Yunmen said to the assembly, “Medicine and sickness heal each other. The whole of the Earth is medicine. What are you?”
~ Blue Cliff Record, case 87
In the flood of daily news reports on the Covid-19 crisis, it was probably not surprising that the mainstream press gave the 50th anniversary of Earth Day barely a nod last Wednesday. The environment is in classic crisis; the human population is now in novel crisis. How is it possible that Yunmen can claim that the whole Earth is medicine? What are we, anyway?
The original Earth Day, a national celebration of fairs, teach-ins, marches and protests, attracted more than 20 million people in 1970; 10% of the country. Its activist spirit is credited with the passage of landmark environmental legislation, including the Clean Air and Endangered Species Acts, and the establishment of the Environmental Protection Agency; all of which, of course, are now under siege. The issues then were preservation and conservation; today the Earth issue has become survival.
I was one of those celebrants a half century ago. In my sophomore year of high school, I took a week over Easter vacation to join my older sister in a long protest hike of 50 to 125 people, depending on the week, of mostly young and long-haired folk. The trek, organized by Ecology Action, in Berkeley, and called the Survival Walk, started in Sacramento, and was to finish two months later, in Los Angeles, on Earth Day. Somehow, after that first week, I was able to convince my parents to let me take a month from school to finish the walk down the San Joaquin Valley, across the Tehachapi Mountains, into L.A. We put in about 20 miles a day, walking through Grapes-of-Wrath farmland, breaking down our tent camp in the morning and setting it up again every night. We would often visit and give talks at local schools, meet with farmers about organic treatments, and host Ecology Action fairs the major valley towns: Stockton, Modesto, Merced, Visalia, Delano, Bakersfield, and finally, Newhall, just north of the City. It was a commune on the move, and with a mission of healing.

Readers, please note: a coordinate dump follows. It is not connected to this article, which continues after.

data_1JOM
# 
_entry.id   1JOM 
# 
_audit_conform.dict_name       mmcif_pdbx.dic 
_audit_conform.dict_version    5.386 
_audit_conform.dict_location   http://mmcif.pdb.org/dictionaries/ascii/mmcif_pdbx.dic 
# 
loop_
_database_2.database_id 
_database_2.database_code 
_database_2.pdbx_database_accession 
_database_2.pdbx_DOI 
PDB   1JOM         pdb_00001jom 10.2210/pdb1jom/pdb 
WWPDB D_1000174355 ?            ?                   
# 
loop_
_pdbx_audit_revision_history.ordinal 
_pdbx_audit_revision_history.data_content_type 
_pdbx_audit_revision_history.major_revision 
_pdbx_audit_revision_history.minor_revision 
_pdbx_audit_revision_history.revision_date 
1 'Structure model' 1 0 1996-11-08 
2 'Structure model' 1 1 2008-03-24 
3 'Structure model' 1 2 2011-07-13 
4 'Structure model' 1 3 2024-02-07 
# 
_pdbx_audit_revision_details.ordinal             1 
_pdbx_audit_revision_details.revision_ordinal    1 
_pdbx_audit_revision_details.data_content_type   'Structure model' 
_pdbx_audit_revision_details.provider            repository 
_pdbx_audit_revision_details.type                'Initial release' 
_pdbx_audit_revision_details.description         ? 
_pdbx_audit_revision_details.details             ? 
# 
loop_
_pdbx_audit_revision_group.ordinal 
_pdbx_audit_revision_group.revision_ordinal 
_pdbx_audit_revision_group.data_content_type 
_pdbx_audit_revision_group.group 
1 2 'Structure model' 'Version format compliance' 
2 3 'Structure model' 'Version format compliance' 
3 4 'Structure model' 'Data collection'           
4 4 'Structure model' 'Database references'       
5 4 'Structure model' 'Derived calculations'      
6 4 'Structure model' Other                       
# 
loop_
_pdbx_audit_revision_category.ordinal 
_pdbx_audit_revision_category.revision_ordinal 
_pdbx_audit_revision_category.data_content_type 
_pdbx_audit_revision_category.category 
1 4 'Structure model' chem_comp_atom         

I was the youngest member of the commune, and everyone looked after me: a professor helped me with my math homework, I was taught by a kind woman how to make granola (a new super-food at the time), and my sister woke me very late one night and brought me outside our tent to watch Comet Bennet in the star-filled eastern sky. In our own way, we were trying to bring medicine to the Earth, which we all knew was sickening; we did not know at the time how rapidly the globe was beginning to warm. That community is still among us, bringing medicine to the Earth. Yesterday, laying down recycled cardboard as mulch, I dug into the soft, rich soil, and knew with my fingers I was stroking the fine skin of a dark and rich planet. The crows were out, clucking to each other in the Monterey pines, as the blood-orange blossoms bloomed, throwing off a luxurious scent.
Elizabeth Kolbert, in her book The Sixth Extinction, writes that the record of all human civilization in some millions of years will be squashed no thicker than a piece of paper between two rock strata. The Earth will surely survive: look how quickly the water clears for the fish in the Venice canals, or a view of the Himalayas returns to the Punjab for the first time in 30 years. As a species, we may do less well. But then, that is who we are.